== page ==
Fantasies are dangerous things, especially during the Christmas season. I’m not talking about Narnia type fantasies, rather, I’m talking about the kind of fantasies, desires, and expectations we construct in our heads about what we want during Christmas. If people, events, or circumstances don’t meet our expectations, we are left reeling with feelings of let-down, depression, or at times, even anger.
Fantasy-fueled expectations can easily become tyrants in our minds and devils in the garden of God’s good love.
Not like they expected
If there was ever to be a holiday in which we celebrated God in His sovereign control over things going not how we planned, it’s Christmas. Very little went as Mary and Joseph expected. Mary didn’t expect to become pregnant without being married and I’m sure Joseph didn’t expect the news that his soon-to-be wife was with child. They both didn’t expect that they would have to make the journey to Bethlehem, then to Egypt, then eventually back to Nazareth, nor that their baby, out of desperation, would be born in a stable.
Beware the hollow echoes
Christmas is a celebration of the unexpected.
This is why we need to beware and heed caution to the fantasy-fueled, expectation factory that is the American cultural event that we call Christmas. Almost every Hallmark movie, TV commercial, or classic film promises us a false reality. These programs tell us that we’re going to group hug while we carve the Boar’s Head ham and gather under the Christmas tree in our matching pajamas, laughing in pure joy while festive music plays in the background of our homes.
The false myth of this “Christmas reality” is that if we can get our holiday to look like the whimsical collages plucked right from movie and magazine covers, then we’ll experience the “Christmas spirit” and be “happy and full of good cheer.”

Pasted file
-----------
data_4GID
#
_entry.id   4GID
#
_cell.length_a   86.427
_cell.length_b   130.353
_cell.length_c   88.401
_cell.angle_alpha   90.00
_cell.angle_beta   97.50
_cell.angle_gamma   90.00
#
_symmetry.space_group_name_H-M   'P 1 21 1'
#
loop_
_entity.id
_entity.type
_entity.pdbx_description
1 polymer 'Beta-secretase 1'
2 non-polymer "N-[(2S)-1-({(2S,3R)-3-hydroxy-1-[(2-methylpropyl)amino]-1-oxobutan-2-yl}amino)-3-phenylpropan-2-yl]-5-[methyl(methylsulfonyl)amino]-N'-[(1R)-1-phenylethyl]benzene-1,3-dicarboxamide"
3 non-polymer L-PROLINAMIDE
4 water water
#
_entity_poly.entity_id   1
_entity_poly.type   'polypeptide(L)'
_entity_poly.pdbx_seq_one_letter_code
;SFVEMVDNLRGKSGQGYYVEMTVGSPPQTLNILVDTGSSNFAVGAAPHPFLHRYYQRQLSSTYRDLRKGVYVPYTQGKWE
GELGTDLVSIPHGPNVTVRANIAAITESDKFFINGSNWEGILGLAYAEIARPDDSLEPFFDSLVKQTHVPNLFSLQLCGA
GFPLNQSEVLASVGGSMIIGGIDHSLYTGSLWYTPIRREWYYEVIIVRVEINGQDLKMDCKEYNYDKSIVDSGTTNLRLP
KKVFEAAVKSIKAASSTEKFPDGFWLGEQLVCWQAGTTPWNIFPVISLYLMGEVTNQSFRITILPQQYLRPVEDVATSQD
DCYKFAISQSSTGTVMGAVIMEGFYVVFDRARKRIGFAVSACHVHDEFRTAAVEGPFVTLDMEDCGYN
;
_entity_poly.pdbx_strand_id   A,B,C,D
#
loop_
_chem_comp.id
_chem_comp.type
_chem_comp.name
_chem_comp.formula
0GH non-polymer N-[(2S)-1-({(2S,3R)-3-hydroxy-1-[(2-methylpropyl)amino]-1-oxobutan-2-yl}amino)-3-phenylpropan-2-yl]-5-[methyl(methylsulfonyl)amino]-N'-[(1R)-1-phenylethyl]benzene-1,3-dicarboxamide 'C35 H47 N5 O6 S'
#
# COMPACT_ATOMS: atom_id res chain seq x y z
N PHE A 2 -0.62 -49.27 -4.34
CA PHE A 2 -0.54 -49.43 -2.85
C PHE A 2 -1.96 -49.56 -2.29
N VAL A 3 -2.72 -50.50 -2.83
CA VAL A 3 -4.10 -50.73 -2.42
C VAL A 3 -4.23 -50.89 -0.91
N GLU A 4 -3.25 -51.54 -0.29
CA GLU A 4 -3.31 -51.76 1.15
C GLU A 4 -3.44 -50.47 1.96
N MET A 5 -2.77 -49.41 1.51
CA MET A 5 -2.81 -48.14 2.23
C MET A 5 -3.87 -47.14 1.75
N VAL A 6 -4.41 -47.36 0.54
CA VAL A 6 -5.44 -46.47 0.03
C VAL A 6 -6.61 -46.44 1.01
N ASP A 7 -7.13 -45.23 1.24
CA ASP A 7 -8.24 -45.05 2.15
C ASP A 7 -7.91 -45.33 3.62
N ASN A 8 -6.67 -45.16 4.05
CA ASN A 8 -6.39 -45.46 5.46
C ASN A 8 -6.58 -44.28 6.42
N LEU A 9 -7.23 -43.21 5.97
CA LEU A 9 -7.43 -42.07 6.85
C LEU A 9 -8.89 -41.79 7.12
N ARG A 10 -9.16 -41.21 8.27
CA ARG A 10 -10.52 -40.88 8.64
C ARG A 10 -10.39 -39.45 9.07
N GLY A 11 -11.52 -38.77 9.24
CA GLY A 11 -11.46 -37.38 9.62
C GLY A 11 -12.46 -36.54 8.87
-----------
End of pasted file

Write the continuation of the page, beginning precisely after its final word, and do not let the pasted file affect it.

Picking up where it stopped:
The problem with this is that everyone’s collage looks different. Some of us are battling chronic illness, the loss of a loved one, the stress of not having enough income, or sometimes our families will come home with the dreaded flu or cold that wreaks havoc on a household. The result of dashed Christmas fantasies is that it gives place for selfishness, anger, irritation, or depression to take root in our hearts and distract us from what this season really means.
The true Christmas spirit
The second we begin to shift our focus off the real reason of Christmas and start looking for some other “good news of great joy” (Luke 2:10) is the moment that we long for something that will never come. Why? The answer is simply that we live in a fallen world. Something has gone wrong in me. Something is wrong with you. Something is broken. The “broken” something is the severance of God from humankind, and that severance has overflowed into every aspect of our lives. It’s in the governments we run, the businesses we lead, the families we raise, and the education we teach. It’s everywhere. We have no power to save ourselves from this flawed and decaying construction of pride that we’ve built up, and no amount of might and education would be enough to usher peace into the world.
Jesus is the only answer to the things we seek and crave at Christmas, and it’s important for us not to lose sight of His gift to us in the shadows of all the Christmas hoopla. It may seem odd and a tad counterintuitive to consider our brokenness during “the most wonderful time of the year.” Instead of distracting ourselves with the lights of the trees and the sparkly tinsel–which are not bad things in themselves–we should consider the reality of sin and the Marvelous Redeemer who came to save us from the brokenness that we live in. He has come to sit with us in our darkness in order to bring hope and healing to our hearts.
So, to keep Christ at the center of Christmas (and during the rest of the year), we must consider the bad news that makes the good news wonderful. So we mustn’t stop there! We must build anticipation.
Our society looks forward with anticipation for Christmas. The excitement for December to finally roll around so that we can unravel our lights and dust off our Christmas tree, all in anticipation of the 25th. We celebrate the first Christmas because we know that the second is coming soon and that we can celebrate His birth fact-to-face in glory.